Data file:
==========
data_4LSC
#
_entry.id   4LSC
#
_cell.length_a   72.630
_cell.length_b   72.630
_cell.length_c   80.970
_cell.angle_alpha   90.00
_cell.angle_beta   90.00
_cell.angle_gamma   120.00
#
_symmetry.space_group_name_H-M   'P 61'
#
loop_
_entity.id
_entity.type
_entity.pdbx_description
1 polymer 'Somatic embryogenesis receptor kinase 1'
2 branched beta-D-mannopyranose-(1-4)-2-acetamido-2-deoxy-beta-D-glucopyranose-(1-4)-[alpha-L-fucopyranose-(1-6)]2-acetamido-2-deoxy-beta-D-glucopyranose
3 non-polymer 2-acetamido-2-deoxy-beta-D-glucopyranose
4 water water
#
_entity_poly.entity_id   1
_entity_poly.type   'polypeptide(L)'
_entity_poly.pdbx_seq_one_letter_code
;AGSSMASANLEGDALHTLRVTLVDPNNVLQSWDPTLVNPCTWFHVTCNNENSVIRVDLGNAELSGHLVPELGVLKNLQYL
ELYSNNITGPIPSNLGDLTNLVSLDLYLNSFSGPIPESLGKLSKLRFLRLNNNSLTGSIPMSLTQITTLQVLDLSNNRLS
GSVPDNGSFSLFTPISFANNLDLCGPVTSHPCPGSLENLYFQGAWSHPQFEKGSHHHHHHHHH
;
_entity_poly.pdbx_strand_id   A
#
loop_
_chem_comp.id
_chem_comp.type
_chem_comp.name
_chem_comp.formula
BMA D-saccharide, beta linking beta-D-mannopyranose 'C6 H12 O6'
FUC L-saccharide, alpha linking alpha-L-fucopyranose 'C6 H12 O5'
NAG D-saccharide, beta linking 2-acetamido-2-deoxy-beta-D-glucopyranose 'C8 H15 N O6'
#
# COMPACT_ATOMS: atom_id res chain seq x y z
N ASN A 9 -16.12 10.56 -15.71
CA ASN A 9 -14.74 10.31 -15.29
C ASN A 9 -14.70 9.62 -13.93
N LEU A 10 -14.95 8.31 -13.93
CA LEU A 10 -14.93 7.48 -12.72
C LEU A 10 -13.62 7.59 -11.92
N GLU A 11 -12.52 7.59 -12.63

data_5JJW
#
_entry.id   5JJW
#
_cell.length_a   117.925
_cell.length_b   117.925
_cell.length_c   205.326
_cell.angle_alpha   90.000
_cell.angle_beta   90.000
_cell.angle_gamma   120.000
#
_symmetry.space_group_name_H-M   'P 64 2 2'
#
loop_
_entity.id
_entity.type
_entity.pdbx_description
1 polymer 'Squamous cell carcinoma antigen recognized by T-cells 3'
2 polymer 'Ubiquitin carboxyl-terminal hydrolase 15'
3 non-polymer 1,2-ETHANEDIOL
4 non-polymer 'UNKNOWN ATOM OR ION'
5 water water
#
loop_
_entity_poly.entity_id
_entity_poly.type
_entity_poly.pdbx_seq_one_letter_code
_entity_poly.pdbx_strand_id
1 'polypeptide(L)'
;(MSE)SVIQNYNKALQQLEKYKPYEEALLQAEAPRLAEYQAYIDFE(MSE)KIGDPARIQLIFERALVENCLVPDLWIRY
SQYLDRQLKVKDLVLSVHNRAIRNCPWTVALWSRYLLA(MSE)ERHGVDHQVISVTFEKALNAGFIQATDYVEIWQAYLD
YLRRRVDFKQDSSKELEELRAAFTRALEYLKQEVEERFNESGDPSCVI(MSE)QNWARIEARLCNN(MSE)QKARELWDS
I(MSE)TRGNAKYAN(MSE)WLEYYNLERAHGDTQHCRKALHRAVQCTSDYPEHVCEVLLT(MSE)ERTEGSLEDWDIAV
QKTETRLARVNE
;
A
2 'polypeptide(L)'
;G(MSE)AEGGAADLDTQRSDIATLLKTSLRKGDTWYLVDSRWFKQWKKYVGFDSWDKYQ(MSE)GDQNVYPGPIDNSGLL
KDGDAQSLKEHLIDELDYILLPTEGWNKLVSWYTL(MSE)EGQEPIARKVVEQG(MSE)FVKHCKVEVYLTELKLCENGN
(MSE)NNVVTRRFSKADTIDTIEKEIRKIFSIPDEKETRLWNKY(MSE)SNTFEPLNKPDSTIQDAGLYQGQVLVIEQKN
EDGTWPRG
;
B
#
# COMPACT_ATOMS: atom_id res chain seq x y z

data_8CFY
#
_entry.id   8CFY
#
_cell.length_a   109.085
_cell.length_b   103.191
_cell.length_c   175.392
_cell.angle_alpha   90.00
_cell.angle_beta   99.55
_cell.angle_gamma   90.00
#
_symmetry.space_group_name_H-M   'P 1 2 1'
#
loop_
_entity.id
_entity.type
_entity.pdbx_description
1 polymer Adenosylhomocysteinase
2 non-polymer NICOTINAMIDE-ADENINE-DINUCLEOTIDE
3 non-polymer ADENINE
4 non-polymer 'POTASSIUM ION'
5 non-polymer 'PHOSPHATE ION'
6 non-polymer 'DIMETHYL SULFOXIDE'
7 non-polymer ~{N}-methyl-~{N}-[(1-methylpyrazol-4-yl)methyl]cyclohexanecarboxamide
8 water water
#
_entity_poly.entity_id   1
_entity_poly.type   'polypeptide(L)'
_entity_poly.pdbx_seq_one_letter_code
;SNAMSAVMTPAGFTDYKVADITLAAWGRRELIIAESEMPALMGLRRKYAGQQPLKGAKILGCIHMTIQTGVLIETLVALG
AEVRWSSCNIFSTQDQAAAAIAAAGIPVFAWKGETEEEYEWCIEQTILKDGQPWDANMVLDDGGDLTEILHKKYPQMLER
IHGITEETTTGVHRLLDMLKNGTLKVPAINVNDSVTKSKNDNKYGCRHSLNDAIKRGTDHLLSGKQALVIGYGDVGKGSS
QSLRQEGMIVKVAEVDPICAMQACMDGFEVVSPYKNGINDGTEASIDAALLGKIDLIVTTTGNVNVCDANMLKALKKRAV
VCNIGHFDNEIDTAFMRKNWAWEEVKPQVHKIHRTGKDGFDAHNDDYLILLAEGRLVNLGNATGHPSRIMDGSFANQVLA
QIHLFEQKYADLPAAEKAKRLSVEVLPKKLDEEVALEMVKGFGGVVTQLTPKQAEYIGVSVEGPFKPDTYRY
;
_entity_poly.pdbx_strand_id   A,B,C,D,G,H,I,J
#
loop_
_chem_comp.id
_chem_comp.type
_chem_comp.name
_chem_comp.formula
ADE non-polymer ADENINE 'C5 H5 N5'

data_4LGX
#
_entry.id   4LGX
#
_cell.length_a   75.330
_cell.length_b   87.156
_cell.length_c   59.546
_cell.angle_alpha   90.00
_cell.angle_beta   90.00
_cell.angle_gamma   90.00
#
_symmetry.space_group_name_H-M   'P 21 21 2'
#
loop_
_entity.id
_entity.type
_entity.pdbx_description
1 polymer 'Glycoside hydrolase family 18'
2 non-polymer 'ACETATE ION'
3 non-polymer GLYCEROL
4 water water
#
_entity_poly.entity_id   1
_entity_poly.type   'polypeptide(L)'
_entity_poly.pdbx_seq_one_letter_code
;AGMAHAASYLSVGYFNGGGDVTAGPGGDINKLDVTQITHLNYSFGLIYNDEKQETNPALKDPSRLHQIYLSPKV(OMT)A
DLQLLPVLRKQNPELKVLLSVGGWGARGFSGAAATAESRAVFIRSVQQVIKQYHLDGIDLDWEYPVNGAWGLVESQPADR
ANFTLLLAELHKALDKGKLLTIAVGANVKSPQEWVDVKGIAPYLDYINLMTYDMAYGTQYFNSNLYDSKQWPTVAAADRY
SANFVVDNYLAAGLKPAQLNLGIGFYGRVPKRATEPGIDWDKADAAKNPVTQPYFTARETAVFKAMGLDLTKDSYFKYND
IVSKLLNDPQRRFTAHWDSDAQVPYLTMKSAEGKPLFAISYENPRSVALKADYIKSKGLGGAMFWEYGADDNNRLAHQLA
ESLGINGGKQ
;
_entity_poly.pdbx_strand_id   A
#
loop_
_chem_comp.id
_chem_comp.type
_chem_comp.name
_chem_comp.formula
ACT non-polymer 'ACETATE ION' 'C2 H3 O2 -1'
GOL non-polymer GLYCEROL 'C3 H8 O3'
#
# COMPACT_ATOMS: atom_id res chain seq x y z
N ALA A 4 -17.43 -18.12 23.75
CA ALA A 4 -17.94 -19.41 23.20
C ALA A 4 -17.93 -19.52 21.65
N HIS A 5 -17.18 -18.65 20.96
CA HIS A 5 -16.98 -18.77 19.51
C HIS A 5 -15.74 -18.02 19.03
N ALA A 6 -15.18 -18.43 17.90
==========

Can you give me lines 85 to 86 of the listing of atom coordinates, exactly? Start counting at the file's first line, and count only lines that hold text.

2 'polypeptide(L)'
;G(MSE)AEGGAADLDTQRSDIATLLKTSLRKGDTWYLVDSRWFKQWKKYVGFDSWDKYQ(MSE)GDQNVYPGPIDNSGLL